Say “No” to reformism

13/03/2013 | Posted in: Comment, Culture

(This was going to be part of this post but, laziness.)

The other strand of political implications thought(*) that I took away from the film "No" was about the relationship between means and ends. It’s a classic anarchist obsession but I’m nothing if not classy, so here we go. (This one genuinely does include a massive spoiler as to how the film plays out, so break here.)

As I mentioned before, García Bernal’s character is an advertising executive heavily involved in strategising the "no" campaign’s message, which wins by presenting a positive, hopeful face to a Pinochet-less Chile. A film presenting the top-down approach succeeding in winning the election could make the film politically offensive to the mass struggles and collective action against Pinochet and other South American dictatorships. However, there’s an ambivalence in the events and character’s response to the victory which makes it a much more complex and interesting film.

On election night, the No campaign’s HQ is surrounded by the army, the results trickle in slowly, there is tension. The campaign realises that they have won only when army withdraws and the TV news shows Army generals on their way into a crisis meeting with Pinochet. When one of those generals states the (hitherto secret) results to a camera, the No campaign realise: Pinochet is finished, they’re telling him to go.

Not the people, the generals.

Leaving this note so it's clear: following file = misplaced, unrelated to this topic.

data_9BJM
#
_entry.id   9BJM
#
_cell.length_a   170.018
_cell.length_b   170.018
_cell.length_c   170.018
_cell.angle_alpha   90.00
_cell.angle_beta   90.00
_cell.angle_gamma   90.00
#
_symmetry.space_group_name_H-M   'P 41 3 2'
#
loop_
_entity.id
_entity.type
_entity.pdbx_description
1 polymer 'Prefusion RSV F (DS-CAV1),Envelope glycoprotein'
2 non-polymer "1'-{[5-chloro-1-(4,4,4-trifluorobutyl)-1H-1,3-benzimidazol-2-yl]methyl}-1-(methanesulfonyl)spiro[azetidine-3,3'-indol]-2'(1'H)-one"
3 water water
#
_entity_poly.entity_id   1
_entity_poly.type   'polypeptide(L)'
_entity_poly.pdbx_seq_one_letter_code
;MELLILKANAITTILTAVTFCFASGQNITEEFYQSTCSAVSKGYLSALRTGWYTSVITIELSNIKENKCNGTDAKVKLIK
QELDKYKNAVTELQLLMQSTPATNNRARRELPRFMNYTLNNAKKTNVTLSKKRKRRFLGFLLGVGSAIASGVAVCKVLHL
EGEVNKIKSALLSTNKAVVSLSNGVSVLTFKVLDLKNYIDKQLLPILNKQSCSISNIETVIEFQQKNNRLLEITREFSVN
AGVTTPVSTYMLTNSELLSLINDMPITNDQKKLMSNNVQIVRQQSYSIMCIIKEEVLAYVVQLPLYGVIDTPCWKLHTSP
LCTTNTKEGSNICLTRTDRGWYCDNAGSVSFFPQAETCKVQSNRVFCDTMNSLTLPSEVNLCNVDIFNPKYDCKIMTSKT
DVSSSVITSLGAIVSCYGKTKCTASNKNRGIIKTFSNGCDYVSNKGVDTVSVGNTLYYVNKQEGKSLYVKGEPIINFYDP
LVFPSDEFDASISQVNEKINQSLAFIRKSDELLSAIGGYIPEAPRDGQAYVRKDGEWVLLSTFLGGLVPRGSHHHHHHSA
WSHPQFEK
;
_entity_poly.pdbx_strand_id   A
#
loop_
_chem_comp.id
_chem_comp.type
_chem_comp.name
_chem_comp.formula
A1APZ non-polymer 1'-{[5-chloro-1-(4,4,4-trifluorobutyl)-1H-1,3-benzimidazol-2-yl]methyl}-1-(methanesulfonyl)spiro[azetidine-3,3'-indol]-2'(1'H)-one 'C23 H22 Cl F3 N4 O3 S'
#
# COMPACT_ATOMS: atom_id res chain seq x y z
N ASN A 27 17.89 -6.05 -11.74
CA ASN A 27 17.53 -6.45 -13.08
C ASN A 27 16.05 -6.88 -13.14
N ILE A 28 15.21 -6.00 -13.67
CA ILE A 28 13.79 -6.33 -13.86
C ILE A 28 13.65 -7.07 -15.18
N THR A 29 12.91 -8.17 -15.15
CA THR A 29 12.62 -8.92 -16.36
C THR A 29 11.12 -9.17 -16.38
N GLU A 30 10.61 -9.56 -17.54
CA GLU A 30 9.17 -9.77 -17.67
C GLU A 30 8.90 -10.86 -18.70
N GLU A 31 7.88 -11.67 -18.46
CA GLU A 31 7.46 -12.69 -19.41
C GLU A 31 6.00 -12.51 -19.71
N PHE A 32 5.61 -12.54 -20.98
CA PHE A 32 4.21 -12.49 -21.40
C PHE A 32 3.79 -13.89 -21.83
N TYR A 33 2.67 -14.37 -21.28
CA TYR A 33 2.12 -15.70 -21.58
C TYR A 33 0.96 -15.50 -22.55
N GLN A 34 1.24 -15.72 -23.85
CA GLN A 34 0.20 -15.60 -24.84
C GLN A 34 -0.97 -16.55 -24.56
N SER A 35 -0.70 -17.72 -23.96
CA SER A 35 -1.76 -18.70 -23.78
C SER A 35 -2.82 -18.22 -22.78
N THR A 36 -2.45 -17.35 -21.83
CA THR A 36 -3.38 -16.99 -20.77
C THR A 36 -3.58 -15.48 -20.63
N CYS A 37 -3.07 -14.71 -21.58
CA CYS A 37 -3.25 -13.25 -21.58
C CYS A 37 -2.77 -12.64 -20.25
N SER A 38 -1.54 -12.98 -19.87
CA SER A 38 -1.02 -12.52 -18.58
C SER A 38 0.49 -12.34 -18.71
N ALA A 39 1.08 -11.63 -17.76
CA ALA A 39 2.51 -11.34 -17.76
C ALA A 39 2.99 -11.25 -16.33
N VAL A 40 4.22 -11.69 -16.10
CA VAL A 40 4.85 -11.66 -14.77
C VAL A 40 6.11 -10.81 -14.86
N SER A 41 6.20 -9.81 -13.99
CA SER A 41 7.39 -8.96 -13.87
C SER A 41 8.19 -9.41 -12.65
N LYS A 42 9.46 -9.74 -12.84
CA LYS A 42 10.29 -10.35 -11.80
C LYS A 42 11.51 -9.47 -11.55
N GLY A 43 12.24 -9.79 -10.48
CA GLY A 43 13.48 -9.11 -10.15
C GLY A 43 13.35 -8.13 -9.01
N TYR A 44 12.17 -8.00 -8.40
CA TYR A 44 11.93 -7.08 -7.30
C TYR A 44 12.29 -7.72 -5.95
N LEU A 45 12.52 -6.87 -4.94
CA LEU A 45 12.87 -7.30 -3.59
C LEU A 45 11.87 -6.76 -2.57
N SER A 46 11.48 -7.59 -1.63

Most of the campaigners are ecstatic, not our hero, he appears to be in shock. The alienation he’s shown that whole night (since being caught up in a police attack on a rally in the previous scene) is now up front. He walks past the "head" of the campaign claiming personal credit in a live interview and out into the street. Only when his son gets his attention does he look happy at the result.

Why the long face? I think he’s realised that their (his) depoliticised approach has won a battle against dictatorship but retreated from the wider war for social justice that his estranged wife is committed to. The wrap-up scenes show that Chile’s next president was a figure from the Right, Pinochet and the army machinery remained in place and there was no change in the economic policies that people were suffering under. Most damningly, García Bernal goes back to work at his advertising agency alongside the boss who had run the "Yes" campaign; the boss is still in charge, GGB is back to hocking telenovelas using helicopter stunts.

The same propaganda tricks he used to help topple Pinochet are used to keep the rest of the status quo in place. By removing the politics from the message Chile enters "post-ideological" times but in fact the struggle to de-juntaise(**) Chile wasn’t complete for at least another 25 years. The film’s willingness to show this saves it from liberal cheerleading.

I said last week that class struggle is a turn off; but it has to be the core of our politics. There’s nothing wrong with reforms, especially ones that bring about improvements in our conditions(**) but as anarchists we recognise that there has to be more than the piecemeal ameliorations that the State can snatch back when it has the upper hand. Fighting for reforms is important, but how we fight (using libertarian methods, empowering the class as a whole, "prefiguratively") is at least as important.

(*) It’s like Mao-Zedong Thought, but wobblier)

(**) No longer being at risk of getting thrown out of a helicopter: wicked good reform.

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